There was certainly the welcome return of being able to draw a short and direct line from “anxiety” to “the Saints are about to play/playing”, rather than the existential angst that’s been carried around for the past few months and/or 32 years. At around 3pm I felt the pang of nervousness that at least partially took me out of whatever this is, and Stress Eating For St Kilda began at about 5pm. In between sappy-as-fuck Westpac and Maccas ads, hearing the Concrete Disney Store siren through the TV and feeling that anxiety that the Saints were out on the ground there was very unfamiliar. I’ve lived in Melbourne my whole life and am fortunate enough (you know what I mean) to be in a position to attend all Melbourne games. Not knowing what’s further up the ground at a St Kilda match taking place at the Concrete Disney Store or the MCG remains a strange feeling.
After Round 1, jumping out to a similar lead at a similar stage in the game felt like tempting fate. A scramble up forward in the last minute or two of the second quarter, featuring Gresham and Billings slices, couldn’t quite close the deal. I didn’t like the 45 to 22 scoreline echoing the 43 to 14 scoreline of the season opener. Dougal Howard dropped an easy rogue Dogs entry ball from a Former St Kilda Player Who Actually Played More Like A Captain In 2019 Than Most Josh Bruce kick; Bruce with a free kick resulting (he missed), Bruce getting increasingly involved, Eddie almost saying a “St Kilda win” in the third quarter and then pulling out after “w-”. All of those little synergies that we instinctively look for as St Kilda supporters that tell us a downfall is inevitably on the way, and these are things that the record will show and others can point at and laugh and say, “Who else? You could even see it coming”.
This is where the messiah complex can kick in. Just having Max King named felt like a ridiculous luxury. A fast start out of the middle that moves through Dan Butler, Bradley Hill, Jade Gresham and Jack Billings and ends with Max King roving a goal? Ending the slickest St Kilda performance in more than a year with a tall mark and set shot goal? It’s his second game and he’s 204cm and grew up supporting the club and covered more ground than he got credit for. He wears number 12. Really?
There was something a bit more concrete about this performance than Round 1. The movement across the ground was more purposeful. The players linked up more consistently. For the first time in a long time there was an underlying confidence that the players might have learned from the past (it was a relief to hear Ratten and some players actually say the Round 1 fade out was addressed at half-time). Players that need never have concerned themselves with a club like St Kilda looked like they gave a shit about St Kilda. It was definitely a luxury to have Dan Butler’s speed and general professionalism and understanding of success, of Zak Jones (another St Kilda supporter) being everywhere, Hill’s pace and Ryder’s taps; the latter so good that Gresham shat his St Kilda home shorts when he got a direct hit out from a throw-in and immediately fumbled the ball.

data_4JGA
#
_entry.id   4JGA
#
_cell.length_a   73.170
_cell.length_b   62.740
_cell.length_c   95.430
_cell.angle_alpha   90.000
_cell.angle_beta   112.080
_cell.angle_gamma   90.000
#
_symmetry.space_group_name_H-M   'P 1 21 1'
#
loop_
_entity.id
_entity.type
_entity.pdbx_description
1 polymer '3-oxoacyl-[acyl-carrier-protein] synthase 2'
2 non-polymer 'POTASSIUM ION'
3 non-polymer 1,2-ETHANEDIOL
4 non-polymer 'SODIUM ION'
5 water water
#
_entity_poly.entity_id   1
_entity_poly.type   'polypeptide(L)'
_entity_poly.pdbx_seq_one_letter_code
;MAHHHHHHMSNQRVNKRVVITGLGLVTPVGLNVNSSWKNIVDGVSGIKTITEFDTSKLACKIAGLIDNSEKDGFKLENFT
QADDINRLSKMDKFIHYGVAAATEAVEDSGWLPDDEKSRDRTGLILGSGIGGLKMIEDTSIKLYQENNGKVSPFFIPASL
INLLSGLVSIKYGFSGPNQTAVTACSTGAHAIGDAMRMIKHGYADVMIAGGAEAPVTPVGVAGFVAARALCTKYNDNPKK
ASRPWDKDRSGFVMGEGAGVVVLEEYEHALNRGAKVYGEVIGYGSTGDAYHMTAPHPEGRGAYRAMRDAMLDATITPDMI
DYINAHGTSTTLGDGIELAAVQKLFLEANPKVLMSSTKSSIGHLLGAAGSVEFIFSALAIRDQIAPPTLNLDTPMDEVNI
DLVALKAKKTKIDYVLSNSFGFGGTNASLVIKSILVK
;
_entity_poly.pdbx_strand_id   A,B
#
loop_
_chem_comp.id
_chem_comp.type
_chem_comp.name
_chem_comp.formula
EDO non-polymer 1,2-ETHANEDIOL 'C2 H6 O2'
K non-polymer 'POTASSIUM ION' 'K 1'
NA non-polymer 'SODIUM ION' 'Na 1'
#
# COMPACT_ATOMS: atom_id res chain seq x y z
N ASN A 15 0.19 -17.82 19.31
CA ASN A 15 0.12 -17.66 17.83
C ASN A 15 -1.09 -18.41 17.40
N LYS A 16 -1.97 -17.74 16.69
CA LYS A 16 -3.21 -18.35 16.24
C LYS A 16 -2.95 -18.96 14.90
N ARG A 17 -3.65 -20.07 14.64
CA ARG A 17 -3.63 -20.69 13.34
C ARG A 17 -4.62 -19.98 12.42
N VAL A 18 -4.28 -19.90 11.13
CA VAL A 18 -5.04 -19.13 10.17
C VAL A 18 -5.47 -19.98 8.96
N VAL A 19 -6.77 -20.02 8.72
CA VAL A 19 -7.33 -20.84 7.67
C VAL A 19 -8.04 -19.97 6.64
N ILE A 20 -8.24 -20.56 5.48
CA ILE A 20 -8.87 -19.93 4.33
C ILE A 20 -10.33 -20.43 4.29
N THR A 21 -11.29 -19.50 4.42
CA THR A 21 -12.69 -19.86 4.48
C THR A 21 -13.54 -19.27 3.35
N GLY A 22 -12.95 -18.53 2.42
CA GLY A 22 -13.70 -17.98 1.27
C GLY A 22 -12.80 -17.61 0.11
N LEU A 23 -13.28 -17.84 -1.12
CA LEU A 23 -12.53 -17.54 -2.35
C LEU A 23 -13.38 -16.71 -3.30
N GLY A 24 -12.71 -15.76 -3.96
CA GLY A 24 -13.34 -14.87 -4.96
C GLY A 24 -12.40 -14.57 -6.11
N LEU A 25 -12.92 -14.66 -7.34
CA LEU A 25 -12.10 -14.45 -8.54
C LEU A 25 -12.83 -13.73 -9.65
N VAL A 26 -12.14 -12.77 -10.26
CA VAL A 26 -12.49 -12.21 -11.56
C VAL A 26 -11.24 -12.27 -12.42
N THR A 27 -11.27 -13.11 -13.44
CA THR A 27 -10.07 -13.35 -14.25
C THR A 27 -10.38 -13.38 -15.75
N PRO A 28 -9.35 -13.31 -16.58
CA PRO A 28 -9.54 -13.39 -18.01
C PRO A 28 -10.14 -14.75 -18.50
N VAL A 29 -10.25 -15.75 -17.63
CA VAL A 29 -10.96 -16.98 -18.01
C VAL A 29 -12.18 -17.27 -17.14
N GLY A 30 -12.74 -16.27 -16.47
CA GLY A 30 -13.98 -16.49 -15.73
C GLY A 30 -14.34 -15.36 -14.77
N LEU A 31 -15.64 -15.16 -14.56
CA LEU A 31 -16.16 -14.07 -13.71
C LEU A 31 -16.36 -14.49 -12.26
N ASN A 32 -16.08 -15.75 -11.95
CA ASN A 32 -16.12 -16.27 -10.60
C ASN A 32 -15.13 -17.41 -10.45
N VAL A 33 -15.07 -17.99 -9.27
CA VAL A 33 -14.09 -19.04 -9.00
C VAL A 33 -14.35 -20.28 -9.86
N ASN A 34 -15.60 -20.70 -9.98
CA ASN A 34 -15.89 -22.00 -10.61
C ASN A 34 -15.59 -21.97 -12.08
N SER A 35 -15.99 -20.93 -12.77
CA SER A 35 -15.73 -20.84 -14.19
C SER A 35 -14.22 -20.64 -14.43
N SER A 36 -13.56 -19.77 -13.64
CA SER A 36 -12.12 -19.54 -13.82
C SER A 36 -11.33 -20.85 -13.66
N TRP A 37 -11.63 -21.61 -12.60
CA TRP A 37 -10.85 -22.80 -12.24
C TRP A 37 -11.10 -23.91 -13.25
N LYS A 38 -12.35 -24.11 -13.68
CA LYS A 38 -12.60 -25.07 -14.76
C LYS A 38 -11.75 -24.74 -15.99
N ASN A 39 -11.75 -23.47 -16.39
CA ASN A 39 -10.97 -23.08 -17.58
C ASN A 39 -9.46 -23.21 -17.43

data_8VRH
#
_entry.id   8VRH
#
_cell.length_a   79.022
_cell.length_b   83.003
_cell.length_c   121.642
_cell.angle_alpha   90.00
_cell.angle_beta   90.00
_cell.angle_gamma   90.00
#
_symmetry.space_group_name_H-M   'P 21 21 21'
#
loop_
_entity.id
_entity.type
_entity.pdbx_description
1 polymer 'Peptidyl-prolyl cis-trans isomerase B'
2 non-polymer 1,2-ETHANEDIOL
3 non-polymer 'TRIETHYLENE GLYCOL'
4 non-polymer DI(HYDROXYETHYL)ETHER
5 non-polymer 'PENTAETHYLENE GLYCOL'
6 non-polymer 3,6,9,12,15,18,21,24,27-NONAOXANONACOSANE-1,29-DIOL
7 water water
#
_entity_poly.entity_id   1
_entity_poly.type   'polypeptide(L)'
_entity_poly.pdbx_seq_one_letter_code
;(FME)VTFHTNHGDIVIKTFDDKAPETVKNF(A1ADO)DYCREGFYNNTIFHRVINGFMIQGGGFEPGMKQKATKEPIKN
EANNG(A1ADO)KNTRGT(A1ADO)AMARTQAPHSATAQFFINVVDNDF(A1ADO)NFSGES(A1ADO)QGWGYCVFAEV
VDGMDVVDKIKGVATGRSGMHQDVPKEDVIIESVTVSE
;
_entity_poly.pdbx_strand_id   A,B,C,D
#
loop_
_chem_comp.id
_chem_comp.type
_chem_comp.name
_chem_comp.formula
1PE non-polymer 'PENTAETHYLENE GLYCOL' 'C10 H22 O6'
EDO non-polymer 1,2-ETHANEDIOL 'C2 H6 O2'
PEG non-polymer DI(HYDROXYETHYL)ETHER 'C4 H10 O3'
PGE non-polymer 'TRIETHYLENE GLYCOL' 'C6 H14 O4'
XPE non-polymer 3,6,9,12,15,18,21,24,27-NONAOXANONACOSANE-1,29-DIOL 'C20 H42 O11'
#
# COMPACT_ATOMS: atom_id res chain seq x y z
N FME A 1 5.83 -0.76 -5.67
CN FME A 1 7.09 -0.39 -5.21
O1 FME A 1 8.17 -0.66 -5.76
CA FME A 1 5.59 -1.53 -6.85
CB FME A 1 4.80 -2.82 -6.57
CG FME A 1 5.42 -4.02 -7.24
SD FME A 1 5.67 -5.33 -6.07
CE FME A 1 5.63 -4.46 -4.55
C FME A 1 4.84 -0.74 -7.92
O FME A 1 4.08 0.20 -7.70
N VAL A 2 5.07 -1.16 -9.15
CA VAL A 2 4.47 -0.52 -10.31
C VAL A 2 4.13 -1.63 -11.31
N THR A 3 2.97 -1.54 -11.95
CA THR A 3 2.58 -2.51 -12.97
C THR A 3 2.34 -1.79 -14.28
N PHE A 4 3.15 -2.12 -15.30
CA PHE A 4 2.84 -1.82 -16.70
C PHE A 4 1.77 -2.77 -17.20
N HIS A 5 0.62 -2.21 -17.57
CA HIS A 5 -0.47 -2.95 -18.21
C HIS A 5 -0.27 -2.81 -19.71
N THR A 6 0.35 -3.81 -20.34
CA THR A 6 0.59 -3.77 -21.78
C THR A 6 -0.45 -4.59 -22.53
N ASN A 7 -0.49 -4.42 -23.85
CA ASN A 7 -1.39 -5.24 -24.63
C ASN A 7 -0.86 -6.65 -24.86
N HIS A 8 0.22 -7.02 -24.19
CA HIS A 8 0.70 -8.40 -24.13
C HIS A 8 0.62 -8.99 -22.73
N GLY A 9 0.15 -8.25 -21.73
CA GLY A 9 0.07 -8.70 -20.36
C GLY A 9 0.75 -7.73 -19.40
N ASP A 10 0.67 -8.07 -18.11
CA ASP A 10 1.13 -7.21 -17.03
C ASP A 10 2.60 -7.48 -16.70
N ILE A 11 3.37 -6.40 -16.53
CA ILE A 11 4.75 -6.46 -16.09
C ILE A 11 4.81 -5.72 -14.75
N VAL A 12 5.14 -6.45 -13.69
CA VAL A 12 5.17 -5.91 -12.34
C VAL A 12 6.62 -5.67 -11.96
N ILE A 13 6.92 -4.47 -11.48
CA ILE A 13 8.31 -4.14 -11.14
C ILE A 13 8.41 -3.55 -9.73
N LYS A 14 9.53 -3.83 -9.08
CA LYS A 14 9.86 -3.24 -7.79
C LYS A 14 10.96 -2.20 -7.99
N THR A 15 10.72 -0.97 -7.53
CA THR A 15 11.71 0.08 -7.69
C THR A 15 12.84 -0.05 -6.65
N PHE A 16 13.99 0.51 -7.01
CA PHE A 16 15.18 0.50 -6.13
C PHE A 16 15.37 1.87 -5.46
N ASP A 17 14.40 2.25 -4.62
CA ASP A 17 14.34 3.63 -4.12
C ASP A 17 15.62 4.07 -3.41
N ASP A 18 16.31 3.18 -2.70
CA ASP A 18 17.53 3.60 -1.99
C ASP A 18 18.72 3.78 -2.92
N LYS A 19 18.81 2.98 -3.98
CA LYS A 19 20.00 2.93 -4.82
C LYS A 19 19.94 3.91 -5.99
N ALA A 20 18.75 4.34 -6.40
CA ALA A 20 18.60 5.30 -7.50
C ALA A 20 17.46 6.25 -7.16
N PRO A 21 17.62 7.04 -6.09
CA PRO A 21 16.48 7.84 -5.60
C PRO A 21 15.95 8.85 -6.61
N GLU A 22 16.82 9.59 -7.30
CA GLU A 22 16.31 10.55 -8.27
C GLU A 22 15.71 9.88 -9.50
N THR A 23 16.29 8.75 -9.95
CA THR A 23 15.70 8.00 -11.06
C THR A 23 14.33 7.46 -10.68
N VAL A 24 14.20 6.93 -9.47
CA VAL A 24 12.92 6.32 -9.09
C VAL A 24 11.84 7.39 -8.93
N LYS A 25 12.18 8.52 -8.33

This marked a step back towards normalcy, but normalcy won’t be normal. This is a before and after event. Round 1 felt like the world (at least our western experience of it) was being peeled away in strips of confusion, of panic-buying, and of quietly-antagonistic-and-suspicious-of-other-shoppers shoppers at Coles.
Since then, hundreds of thousands of people have died, hundreds of millions have had their lives thrown into social and economic chaos, and the US appears to have lurched closer to a Civil War-style…well, Civil War than a lot of us might have cautiously joked about heading into 2017. St Kilda and Bulldogs players completed the round of all teams taking a knee before the match. The club offered to refund a supporter’s membership who threatened to pull it if they did.
Much more locally, the St Kilda goodwill of the pre-season – the AFLW debut, christening of the return to Moorabbin, new players, new coach, new sponsor, new manufacturer, the membership figures, AND OF COURSE THE RETURN OF THE FABLE SINGERS – had disappeared in the real-world chaos, and then officially in Round 1 when a 30-point lead over an unfancied opponent was slam-dunked into the shitter. The bowl water that splashed out had dried into our iso-wear, and the prospect of footy was largely confined to footy itself, the ultimate distraction, rather than the optimism of what St Kilda specifically might bring in 2020, the other ultimate distraction.
However, all those things that we were promised in the off-season were here. They looked real. Max King starting the game with crumbing goal and finishing with a tall mark and set shot. Butler kicking on both sides in a chain that he was involved in three times and finished with the goal. Paddy with absurdly clean ruck taps. Billings kicking three and having 24. Hunter Clark’s finesse. Zak Jones being busy. Brad Hill being slick. And, of course, Max King singing the Saints song he grew up with, with his St Kilda teammates for the first time. All of those things appeared real. We could see it all on TV and via the internet in high definition, but it’s June and this was only Round 2, and still none of this quite feels real.